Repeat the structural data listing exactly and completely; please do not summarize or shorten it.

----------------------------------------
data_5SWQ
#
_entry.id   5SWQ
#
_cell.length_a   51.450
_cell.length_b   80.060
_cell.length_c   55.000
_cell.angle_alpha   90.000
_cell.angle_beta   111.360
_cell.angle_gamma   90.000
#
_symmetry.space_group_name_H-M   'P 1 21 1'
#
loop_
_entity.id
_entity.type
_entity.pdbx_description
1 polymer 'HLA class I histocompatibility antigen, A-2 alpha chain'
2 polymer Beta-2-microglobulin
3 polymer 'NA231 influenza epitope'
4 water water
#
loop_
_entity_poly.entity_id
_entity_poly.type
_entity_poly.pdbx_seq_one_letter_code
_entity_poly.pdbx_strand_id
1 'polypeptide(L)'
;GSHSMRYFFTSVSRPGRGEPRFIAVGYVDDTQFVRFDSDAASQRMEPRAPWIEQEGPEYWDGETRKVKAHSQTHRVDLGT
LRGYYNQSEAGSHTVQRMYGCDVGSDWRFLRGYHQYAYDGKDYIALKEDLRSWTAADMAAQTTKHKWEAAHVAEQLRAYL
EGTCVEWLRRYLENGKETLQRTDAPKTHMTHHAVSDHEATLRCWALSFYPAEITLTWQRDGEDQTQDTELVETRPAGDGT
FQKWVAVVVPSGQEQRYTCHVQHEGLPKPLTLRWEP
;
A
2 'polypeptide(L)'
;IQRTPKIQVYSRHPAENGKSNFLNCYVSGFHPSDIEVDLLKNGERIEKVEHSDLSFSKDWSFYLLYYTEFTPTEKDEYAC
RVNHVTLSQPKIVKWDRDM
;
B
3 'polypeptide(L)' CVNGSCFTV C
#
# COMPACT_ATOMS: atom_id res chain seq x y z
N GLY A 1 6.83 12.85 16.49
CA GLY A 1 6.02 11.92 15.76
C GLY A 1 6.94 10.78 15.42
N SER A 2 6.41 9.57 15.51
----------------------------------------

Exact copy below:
data_5SWQ
#
_entry.id   5SWQ
#
_cell.length_a   51.450
_cell.length_b   80.060
_cell.length_c   55.000
_cell.angle_alpha   90.000
_cell.angle_beta   111.360
_cell.angle_gamma   90.000
#
_symmetry.space_group_name_H-M   'P 1 21 1'
#
loop_
_entity.id
_entity.type
_entity.pdbx_description
1 polymer 'HLA class I histocompatibility antigen, A-2 alpha chain'
2 polymer Beta-2-microglobulin
3 polymer 'NA231 influenza epitope'
4 water water
#
loop_
_entity_poly.entity_id
_entity_poly.type
_entity_poly.pdbx_seq_one_letter_code
_entity_poly.pdbx_strand_id
1 'polypeptide(L)'
;GSHSMRYFFTSVSRPGRGEPRFIAVGYVDDTQFVRFDSDAASQRMEPRAPWIEQEGPEYWDGETRKVKAHSQTHRVDLGT
LRGYYNQSEAGSHTVQRMYGCDVGSDWRFLRGYHQYAYDGKDYIALKEDLRSWTAADMAAQTTKHKWEAAHVAEQLRAYL
EGTCVEWLRRYLENGKETLQRTDAPKTHMTHHAVSDHEATLRCWALSFYPAEITLTWQRDGEDQTQDTELVETRPAGDGT
FQKWVAVVVPSGQEQRYTCHVQHEGLPKPLTLRWEP
;
A
2 'polypeptide(L)'
;IQRTPKIQVYSRHPAENGKSNFLNCYVSGFHPSDIEVDLLKNGERIEKVEHSDLSFSKDWSFYLLYYTEFTPTEKDEYAC
RVNHVTLSQPKIVKWDRDM
;
B
3 'polypeptide(L)' CVNGSCFTV C
#
# COMPACT_ATOMS: atom_id res chain seq x y z
N GLY A 1 6.83 12.85 16.49
CA GLY A 1 6.02 11.92 15.76
C GLY A 1 6.94 10.78 15.42
N SER A 2 6.41 9.57 15.51